Galactic star ‘baby boom’ ended five billion years ago

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Posted on January 17, 2014
Galactic star 'baby boom' ended five billion years ago
An artist’s impression of the European Space Agency Herschel telescope. Credit: ESA
Luminous galaxies far brighter than our Sun constantly collide to create new stars, but Oxford University research has now shown that star formation across the Universe dropped dramatically in the last five billion years.

The research, co-led at Oxford by Dr Dimitra Rigopoulou and Dr Georgios Magdis from the Department of Physics, showed that the rate of star formation in the Universe is around 100 times lower than it was five billion years ago. They also showed that some luminous galaxies could create stars on their own without colliding into other galaxies.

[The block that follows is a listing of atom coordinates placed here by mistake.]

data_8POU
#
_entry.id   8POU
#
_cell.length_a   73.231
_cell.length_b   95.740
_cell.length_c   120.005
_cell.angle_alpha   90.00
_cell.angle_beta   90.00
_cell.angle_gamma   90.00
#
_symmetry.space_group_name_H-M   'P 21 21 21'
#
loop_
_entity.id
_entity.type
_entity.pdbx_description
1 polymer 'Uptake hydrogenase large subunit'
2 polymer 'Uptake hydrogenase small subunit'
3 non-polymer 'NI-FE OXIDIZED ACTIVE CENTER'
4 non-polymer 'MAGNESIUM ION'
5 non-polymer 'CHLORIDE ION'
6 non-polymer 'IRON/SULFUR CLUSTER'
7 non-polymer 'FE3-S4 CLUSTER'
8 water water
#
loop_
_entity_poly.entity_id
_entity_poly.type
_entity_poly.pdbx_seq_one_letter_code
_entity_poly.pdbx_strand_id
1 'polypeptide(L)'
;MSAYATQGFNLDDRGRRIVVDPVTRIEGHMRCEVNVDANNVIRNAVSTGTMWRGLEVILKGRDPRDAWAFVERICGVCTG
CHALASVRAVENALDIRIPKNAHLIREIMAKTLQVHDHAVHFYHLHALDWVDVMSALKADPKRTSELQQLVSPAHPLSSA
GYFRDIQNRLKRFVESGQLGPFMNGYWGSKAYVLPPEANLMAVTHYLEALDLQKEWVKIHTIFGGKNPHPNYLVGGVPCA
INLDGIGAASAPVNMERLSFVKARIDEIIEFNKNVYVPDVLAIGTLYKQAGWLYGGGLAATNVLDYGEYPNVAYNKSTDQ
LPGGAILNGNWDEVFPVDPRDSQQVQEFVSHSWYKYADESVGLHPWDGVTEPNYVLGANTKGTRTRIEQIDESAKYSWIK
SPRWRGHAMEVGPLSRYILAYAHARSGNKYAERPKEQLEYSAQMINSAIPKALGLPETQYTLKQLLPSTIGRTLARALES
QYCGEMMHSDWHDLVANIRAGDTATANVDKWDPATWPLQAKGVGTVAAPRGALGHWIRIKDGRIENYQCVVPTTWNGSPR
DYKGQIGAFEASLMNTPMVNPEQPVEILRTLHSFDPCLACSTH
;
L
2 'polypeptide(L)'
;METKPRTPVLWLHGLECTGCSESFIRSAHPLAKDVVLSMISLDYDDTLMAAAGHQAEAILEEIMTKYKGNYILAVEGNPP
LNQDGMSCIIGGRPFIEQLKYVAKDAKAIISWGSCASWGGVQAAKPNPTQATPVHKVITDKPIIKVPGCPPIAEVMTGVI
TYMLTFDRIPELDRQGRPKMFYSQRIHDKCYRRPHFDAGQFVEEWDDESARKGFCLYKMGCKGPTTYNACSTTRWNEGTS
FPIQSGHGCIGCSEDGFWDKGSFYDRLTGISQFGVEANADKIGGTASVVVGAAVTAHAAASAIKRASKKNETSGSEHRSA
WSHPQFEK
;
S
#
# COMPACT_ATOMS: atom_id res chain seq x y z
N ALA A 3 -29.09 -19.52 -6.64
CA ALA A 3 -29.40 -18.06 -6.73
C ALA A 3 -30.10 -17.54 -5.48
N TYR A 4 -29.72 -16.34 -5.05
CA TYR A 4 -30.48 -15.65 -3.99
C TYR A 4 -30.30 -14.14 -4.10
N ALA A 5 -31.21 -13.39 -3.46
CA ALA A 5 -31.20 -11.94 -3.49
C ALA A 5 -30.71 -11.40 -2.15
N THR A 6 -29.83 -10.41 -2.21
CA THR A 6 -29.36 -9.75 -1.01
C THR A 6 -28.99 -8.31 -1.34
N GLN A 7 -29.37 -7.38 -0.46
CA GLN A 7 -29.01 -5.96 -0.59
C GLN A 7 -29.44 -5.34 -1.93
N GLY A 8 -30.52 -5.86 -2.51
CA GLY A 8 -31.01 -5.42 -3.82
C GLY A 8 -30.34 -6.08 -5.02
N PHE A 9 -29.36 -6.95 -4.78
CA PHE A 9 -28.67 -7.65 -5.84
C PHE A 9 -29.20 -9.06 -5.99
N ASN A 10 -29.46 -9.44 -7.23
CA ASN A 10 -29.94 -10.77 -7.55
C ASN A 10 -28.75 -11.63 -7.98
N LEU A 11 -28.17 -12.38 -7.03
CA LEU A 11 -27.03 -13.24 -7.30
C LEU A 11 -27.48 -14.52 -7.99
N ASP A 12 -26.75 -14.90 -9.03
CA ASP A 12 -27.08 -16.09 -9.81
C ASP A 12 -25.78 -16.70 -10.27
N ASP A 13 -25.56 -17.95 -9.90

The findings, published in the Astrophysical Journal, suggest that most of the stars in our universe were born in a ‘baby boom’ period five to ten billion years ago. The observations were made using the European Space Agency’s Herschel Space Observatory.

I asked lead author Dr Rigopoulou to explain the research and what it tells us about the birth of stars.

Read more at: Phys.org



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